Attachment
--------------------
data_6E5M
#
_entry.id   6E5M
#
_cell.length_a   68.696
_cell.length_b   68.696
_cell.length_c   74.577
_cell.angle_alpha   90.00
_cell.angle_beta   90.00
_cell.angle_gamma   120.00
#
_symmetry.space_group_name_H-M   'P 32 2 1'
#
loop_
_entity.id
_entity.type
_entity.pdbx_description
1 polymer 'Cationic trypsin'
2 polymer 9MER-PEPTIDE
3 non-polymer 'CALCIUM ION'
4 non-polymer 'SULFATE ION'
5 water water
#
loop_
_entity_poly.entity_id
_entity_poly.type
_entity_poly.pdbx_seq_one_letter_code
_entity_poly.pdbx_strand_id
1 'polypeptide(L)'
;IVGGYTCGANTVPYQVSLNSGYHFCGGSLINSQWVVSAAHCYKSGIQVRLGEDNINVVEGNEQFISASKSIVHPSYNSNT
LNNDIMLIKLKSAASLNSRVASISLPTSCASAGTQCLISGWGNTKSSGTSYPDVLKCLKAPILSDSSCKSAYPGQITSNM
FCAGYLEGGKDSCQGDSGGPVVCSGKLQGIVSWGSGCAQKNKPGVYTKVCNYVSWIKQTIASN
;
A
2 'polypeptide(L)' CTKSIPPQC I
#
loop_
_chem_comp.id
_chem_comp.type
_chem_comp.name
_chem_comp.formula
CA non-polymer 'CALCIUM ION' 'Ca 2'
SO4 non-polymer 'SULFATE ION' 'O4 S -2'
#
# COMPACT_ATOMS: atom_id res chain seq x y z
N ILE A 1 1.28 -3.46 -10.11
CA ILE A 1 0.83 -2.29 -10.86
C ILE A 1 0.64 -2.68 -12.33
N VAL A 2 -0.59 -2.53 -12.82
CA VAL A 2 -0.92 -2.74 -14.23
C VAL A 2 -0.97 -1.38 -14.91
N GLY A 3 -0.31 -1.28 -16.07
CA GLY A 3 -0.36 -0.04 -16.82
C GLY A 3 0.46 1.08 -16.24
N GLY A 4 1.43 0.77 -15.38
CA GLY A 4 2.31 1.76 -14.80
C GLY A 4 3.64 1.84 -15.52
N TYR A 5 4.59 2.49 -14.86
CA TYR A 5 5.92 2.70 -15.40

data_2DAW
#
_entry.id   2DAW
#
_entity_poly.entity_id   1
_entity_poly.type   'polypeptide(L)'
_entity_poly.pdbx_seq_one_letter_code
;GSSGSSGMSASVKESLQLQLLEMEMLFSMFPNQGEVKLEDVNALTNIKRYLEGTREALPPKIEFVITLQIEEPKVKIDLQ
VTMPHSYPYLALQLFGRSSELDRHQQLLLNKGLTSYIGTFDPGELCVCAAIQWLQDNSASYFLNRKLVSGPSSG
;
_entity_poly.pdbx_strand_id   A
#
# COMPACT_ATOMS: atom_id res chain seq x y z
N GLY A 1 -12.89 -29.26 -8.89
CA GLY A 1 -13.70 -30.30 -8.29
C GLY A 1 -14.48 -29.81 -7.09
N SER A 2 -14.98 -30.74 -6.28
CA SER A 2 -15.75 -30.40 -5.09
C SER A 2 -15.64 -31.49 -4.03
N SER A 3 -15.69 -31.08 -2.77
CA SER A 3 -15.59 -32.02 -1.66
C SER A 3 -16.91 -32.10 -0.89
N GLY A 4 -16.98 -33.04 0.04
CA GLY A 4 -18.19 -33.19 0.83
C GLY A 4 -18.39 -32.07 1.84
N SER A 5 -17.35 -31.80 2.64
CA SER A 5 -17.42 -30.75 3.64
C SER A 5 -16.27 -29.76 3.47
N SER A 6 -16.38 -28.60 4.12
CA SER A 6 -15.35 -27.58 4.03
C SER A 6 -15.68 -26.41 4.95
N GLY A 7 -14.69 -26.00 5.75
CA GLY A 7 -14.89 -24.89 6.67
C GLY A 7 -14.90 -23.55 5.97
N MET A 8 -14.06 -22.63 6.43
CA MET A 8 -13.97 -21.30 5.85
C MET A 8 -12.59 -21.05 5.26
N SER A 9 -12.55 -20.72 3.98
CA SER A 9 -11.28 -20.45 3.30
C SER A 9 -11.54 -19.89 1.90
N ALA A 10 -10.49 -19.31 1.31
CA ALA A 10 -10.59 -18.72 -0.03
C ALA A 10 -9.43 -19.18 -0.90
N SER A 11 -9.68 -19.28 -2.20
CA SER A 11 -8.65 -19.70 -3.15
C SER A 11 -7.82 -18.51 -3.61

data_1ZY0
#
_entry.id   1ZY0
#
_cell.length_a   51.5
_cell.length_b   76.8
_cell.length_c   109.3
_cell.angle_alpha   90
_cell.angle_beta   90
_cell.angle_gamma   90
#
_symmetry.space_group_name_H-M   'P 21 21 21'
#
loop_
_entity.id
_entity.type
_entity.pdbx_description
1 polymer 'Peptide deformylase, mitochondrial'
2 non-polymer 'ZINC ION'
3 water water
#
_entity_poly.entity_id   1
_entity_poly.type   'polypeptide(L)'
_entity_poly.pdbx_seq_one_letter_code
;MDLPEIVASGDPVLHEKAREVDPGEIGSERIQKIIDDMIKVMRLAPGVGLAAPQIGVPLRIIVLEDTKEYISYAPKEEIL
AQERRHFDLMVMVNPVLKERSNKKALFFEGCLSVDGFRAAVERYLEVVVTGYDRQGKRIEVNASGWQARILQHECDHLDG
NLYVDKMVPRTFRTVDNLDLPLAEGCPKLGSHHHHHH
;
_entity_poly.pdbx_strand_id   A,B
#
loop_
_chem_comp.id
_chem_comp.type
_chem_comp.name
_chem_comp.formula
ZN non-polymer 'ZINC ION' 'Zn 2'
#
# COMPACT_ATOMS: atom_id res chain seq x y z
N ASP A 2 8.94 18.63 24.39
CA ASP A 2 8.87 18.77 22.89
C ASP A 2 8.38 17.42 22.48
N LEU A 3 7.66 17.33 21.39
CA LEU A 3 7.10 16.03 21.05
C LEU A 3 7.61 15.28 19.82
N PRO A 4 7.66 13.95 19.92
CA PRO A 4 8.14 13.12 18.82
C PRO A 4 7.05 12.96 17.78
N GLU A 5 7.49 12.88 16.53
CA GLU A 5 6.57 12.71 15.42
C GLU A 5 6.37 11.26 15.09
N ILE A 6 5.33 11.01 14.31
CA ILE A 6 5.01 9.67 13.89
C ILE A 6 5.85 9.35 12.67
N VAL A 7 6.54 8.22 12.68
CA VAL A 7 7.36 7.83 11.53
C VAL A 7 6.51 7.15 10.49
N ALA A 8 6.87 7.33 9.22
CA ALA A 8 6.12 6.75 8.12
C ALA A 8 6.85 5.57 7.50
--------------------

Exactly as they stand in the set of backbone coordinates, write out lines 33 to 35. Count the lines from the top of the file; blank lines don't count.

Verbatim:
;
A
2 'polypeptide(L)' CTKSIPPQC I